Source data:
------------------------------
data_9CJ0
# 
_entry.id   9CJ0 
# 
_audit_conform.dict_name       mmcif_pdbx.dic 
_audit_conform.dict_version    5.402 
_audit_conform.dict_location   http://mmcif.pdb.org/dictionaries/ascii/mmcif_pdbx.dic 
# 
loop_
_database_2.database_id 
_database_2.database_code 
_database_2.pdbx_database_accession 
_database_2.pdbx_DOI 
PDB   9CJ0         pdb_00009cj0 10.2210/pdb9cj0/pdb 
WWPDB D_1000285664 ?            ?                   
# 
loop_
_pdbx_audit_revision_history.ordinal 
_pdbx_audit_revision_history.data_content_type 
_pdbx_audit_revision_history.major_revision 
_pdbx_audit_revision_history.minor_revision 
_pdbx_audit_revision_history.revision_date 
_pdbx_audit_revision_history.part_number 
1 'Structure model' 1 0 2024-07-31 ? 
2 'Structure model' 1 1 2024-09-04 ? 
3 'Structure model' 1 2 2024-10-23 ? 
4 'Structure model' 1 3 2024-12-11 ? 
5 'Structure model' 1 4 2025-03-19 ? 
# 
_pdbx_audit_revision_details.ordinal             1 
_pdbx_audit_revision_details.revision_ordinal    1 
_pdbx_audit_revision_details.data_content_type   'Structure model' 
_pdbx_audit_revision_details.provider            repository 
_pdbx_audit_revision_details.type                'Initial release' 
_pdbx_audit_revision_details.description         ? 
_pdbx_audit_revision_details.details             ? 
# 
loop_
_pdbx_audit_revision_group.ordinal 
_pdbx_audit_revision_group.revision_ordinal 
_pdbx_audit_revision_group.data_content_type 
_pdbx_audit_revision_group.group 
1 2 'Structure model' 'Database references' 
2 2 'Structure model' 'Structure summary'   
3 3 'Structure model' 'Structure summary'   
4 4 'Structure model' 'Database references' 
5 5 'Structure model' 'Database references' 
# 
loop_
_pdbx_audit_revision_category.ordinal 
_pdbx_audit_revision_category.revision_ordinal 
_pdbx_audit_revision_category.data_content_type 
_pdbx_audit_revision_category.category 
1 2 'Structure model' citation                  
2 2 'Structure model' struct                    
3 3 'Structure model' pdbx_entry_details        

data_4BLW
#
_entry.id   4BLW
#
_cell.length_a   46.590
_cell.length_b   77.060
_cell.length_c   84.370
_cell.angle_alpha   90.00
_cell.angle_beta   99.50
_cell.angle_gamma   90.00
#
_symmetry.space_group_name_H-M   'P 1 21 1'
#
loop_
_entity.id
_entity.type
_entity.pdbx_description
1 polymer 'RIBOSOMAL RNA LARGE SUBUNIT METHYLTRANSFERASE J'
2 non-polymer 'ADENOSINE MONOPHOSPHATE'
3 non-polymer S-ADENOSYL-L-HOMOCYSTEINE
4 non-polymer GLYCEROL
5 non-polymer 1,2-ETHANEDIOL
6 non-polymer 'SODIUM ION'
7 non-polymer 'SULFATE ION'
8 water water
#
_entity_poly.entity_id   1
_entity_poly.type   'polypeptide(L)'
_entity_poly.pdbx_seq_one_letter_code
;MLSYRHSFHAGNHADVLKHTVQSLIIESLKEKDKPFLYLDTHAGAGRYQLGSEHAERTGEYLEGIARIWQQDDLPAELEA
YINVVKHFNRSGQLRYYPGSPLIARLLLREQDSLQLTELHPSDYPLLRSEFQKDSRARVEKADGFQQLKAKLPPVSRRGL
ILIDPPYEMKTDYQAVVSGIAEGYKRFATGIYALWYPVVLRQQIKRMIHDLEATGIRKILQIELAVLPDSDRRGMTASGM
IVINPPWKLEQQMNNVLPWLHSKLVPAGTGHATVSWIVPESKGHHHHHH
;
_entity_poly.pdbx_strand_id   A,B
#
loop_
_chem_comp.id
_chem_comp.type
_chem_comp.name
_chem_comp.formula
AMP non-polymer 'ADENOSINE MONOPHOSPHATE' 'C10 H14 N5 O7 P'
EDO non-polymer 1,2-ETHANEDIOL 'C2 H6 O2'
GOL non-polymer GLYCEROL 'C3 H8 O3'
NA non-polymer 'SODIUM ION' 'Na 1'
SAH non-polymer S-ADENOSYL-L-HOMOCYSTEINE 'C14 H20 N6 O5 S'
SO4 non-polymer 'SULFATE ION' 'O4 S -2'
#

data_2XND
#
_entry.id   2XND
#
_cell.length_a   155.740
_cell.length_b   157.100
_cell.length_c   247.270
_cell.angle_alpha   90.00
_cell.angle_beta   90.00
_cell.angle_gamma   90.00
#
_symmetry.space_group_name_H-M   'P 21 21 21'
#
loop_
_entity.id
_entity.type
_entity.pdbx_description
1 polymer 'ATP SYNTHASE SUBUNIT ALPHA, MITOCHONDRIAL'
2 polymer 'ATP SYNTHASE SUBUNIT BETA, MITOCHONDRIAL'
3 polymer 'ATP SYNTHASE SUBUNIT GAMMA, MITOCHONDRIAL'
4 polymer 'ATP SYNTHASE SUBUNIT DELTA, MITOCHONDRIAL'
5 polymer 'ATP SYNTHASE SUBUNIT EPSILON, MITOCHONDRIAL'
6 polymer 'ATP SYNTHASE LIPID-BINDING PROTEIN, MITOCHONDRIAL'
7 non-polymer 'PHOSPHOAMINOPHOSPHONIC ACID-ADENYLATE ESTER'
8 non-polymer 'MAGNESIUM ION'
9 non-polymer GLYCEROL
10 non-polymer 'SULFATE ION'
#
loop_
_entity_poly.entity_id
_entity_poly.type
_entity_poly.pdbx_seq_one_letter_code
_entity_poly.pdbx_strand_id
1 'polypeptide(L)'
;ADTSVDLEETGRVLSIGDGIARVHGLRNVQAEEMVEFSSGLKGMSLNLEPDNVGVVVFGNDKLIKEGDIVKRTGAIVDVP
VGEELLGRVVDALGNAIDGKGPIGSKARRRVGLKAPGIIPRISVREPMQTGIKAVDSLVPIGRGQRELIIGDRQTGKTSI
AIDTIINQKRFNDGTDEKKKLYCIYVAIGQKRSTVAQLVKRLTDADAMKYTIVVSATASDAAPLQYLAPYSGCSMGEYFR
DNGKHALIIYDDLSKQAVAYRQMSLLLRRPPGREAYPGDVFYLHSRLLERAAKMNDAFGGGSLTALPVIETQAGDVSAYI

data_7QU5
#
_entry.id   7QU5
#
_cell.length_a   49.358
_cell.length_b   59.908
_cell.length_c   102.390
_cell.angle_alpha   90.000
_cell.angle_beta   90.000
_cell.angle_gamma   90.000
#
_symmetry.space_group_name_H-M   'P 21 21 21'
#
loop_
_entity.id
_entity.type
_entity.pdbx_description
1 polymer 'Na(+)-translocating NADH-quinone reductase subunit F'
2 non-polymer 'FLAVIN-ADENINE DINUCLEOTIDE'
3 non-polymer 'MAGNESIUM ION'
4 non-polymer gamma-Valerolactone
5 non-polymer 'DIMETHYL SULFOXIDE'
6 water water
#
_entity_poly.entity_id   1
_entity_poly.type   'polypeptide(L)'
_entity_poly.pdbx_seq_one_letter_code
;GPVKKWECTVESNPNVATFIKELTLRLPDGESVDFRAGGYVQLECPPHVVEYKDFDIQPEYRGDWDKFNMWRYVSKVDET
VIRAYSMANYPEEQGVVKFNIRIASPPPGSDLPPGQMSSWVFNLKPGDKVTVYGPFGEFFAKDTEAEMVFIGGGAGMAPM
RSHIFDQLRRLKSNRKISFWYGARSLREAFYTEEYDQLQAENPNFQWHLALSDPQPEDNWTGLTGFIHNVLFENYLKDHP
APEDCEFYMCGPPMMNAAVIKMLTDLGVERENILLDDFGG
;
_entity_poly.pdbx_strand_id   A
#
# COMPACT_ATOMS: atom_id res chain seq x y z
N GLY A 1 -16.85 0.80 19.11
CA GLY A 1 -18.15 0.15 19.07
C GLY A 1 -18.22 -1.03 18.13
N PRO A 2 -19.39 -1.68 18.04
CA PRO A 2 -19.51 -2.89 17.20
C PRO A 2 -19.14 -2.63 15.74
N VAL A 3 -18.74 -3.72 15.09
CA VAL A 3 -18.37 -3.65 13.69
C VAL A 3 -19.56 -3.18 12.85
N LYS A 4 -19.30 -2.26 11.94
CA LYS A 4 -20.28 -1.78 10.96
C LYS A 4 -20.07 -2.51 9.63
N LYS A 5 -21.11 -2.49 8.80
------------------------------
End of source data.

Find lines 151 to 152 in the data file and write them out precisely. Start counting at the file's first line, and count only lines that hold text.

_cell.angle_beta   90.000
_cell.angle_gamma   90.000